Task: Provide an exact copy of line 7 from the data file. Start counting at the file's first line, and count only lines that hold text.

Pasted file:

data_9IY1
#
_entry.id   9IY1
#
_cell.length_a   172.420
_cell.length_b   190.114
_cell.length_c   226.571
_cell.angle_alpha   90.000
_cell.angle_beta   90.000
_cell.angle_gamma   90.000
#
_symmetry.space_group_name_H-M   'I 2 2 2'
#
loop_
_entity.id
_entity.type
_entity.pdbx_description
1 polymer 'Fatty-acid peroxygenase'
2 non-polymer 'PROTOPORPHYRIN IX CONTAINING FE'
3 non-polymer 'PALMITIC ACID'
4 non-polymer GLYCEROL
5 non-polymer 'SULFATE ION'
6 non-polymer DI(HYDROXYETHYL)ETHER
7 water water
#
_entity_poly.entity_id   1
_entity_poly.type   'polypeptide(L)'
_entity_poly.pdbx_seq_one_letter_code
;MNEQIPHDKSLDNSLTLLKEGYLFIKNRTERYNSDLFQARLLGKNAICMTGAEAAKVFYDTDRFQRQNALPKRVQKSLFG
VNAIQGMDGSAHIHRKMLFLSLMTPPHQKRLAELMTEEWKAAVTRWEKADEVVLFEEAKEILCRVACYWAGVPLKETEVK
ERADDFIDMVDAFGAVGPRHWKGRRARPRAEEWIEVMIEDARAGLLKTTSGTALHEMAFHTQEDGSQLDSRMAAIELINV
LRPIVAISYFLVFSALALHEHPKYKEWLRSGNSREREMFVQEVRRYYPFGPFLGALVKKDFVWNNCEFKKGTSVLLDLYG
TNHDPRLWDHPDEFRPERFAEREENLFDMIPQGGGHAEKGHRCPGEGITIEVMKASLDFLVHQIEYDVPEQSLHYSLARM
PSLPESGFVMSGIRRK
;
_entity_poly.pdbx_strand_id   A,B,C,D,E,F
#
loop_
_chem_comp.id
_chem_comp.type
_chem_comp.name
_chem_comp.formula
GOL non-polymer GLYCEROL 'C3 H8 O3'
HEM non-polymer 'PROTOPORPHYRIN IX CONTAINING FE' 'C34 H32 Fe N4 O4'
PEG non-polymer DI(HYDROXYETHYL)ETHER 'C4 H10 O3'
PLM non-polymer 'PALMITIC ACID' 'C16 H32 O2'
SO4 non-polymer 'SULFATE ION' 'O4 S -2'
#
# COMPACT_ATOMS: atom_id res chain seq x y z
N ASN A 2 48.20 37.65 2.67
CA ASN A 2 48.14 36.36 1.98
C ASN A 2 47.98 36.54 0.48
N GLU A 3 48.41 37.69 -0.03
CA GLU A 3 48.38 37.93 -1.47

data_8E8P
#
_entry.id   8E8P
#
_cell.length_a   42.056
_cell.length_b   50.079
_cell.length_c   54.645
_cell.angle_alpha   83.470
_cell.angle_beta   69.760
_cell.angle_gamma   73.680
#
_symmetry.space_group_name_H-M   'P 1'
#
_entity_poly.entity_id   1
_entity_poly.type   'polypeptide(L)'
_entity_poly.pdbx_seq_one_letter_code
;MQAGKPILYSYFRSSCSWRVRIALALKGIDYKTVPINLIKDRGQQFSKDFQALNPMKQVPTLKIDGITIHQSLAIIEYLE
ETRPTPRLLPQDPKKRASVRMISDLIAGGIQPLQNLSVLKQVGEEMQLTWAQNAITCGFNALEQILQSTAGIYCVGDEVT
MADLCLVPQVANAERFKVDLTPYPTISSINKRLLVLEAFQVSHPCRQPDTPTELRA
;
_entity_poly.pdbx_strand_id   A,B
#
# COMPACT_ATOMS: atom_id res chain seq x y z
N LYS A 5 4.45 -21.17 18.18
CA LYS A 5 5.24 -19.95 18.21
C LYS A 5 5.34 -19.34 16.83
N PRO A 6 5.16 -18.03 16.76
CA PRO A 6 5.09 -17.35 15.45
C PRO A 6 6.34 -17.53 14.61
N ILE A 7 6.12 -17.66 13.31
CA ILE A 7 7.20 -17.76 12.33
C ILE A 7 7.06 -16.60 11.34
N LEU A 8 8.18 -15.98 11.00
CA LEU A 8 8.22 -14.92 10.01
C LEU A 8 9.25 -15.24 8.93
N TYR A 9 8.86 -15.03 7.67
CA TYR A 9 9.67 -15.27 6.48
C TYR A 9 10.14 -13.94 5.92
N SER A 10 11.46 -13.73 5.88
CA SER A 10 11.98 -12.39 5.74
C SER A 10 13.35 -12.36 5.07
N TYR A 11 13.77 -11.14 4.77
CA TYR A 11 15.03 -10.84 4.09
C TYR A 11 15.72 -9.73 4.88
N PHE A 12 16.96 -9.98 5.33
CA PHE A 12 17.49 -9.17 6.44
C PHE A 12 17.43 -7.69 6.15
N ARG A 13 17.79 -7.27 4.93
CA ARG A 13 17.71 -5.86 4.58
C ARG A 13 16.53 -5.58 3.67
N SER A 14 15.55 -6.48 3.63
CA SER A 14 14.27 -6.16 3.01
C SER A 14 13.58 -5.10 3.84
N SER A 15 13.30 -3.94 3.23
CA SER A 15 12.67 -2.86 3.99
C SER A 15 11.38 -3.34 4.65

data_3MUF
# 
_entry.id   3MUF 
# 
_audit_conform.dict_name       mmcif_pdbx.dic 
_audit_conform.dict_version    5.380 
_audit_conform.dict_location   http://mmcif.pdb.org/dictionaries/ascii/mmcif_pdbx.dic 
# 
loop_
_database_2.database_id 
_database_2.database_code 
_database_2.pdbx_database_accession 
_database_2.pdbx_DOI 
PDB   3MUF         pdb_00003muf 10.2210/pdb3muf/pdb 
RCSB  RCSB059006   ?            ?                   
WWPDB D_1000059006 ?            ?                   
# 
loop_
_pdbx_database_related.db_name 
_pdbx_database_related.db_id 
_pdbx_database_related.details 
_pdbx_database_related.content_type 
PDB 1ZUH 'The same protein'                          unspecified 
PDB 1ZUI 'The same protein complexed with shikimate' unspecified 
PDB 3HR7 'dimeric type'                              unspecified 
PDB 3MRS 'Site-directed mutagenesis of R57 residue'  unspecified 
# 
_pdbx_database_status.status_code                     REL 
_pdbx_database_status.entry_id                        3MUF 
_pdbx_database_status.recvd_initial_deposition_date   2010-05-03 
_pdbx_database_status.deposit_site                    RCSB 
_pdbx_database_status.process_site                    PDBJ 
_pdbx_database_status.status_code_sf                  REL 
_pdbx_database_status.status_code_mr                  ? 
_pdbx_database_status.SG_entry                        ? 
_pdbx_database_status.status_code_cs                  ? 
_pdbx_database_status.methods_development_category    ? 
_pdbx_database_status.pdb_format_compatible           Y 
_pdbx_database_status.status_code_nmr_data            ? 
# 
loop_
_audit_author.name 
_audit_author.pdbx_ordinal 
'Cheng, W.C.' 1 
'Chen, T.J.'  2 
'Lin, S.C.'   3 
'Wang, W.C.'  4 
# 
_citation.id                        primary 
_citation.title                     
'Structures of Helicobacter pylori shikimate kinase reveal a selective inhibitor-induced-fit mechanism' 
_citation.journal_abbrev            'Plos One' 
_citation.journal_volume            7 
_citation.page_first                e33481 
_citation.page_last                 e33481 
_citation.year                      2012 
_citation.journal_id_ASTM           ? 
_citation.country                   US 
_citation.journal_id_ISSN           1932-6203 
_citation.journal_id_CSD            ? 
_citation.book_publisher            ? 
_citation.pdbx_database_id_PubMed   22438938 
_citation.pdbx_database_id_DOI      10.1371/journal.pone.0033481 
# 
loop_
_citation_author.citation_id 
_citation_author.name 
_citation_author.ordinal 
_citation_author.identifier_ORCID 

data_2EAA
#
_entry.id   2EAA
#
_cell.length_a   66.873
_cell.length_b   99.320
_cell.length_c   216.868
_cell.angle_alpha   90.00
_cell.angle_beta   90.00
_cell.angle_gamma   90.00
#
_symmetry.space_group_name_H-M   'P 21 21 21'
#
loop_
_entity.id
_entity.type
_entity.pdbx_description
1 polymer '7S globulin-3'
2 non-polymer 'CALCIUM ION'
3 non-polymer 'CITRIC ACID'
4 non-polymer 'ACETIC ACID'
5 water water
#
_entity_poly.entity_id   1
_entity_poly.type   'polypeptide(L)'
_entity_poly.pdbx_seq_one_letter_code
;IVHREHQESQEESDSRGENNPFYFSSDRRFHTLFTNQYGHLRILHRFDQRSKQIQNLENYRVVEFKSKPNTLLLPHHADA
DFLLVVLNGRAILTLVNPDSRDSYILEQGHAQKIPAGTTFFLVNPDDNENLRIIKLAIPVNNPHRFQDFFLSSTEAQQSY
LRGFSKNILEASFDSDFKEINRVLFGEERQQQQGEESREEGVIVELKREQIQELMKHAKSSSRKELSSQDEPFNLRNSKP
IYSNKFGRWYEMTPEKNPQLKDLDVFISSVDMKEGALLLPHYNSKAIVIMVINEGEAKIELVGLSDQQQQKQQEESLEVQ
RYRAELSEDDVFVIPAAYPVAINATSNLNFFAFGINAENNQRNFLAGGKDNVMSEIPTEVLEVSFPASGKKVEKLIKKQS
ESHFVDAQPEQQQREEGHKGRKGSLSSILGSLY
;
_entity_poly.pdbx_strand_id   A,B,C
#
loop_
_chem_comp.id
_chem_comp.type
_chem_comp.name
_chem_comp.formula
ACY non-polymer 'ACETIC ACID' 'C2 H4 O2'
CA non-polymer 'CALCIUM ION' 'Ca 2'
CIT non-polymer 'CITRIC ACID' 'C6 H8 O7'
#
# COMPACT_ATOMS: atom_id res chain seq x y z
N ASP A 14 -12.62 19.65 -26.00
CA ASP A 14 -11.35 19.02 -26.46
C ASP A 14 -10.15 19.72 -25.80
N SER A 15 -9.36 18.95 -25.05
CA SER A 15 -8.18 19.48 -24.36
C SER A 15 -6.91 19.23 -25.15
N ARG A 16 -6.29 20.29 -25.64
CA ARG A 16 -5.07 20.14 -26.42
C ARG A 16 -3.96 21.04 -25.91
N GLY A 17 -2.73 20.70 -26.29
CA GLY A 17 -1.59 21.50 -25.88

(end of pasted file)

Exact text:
_cell.length_c   226.571